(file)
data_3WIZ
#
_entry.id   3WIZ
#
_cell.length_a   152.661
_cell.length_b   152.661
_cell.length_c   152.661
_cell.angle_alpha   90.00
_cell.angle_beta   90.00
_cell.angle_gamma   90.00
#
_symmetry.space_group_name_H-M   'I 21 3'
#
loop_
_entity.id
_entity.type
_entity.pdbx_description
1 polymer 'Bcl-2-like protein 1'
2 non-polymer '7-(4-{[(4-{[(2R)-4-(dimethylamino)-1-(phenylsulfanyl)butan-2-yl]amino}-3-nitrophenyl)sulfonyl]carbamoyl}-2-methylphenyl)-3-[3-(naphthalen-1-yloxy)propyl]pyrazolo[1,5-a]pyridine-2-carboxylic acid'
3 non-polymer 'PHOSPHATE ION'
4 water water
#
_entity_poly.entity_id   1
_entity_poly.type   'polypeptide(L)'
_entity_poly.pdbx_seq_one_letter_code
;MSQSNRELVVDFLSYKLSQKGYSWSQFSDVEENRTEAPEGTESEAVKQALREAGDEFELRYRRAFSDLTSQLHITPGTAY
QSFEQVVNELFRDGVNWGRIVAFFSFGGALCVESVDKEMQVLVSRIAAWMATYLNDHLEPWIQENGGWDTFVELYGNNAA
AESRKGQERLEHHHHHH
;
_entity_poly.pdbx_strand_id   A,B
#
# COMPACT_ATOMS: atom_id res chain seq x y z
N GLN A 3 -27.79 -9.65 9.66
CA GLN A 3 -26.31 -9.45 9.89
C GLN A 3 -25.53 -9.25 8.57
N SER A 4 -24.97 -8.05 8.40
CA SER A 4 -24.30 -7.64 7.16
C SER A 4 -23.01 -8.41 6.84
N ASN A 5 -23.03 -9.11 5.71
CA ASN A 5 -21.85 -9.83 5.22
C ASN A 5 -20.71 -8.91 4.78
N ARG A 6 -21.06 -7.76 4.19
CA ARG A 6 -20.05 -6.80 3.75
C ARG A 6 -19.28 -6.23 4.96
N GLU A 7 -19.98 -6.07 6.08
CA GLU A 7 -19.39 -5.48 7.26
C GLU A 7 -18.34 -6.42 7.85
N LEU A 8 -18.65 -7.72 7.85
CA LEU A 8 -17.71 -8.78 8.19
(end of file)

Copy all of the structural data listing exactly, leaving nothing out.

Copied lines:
data_3WIZ
#
_entry.id   3WIZ
#
_cell.length_a   152.661
_cell.length_b   152.661
_cell.length_c   152.661
_cell.angle_alpha   90.00
_cell.angle_beta   90.00
_cell.angle_gamma   90.00
#
_symmetry.space_group_name_H-M   'I 21 3'
#
loop_
_entity.id
_entity.type
_entity.pdbx_description
1 polymer 'Bcl-2-like protein 1'
2 non-polymer '7-(4-{[(4-{[(2R)-4-(dimethylamino)-1-(phenylsulfanyl)butan-2-yl]amino}-3-nitrophenyl)sulfonyl]carbamoyl}-2-methylphenyl)-3-[3-(naphthalen-1-yloxy)propyl]pyrazolo[1,5-a]pyridine-2-carboxylic acid'
3 non-polymer 'PHOSPHATE ION'
4 water water
#
_entity_poly.entity_id   1
_entity_poly.type   'polypeptide(L)'
_entity_poly.pdbx_seq_one_letter_code
;MSQSNRELVVDFLSYKLSQKGYSWSQFSDVEENRTEAPEGTESEAVKQALREAGDEFELRYRRAFSDLTSQLHITPGTAY
QSFEQVVNELFRDGVNWGRIVAFFSFGGALCVESVDKEMQVLVSRIAAWMATYLNDHLEPWIQENGGWDTFVELYGNNAA
AESRKGQERLEHHHHHH
;
_entity_poly.pdbx_strand_id   A,B
#
# COMPACT_ATOMS: atom_id res chain seq x y z
N GLN A 3 -27.79 -9.65 9.66
CA GLN A 3 -26.31 -9.45 9.89
C GLN A 3 -25.53 -9.25 8.57
N SER A 4 -24.97 -8.05 8.40
CA SER A 4 -24.30 -7.64 7.16
C SER A 4 -23.01 -8.41 6.84
N ASN A 5 -23.03 -9.11 5.71
CA ASN A 5 -21.85 -9.83 5.22
C ASN A 5 -20.71 -8.91 4.78
N ARG A 6 -21.06 -7.76 4.19
CA ARG A 6 -20.05 -6.80 3.75
C ARG A 6 -19.28 -6.23 4.96
N GLU A 7 -19.98 -6.07 6.08
CA GLU A 7 -19.39 -5.48 7.26
C GLU A 7 -18.34 -6.42 7.85
N LEU A 8 -18.65 -7.72 7.85
CA LEU A 8 -17.71 -8.78 8.19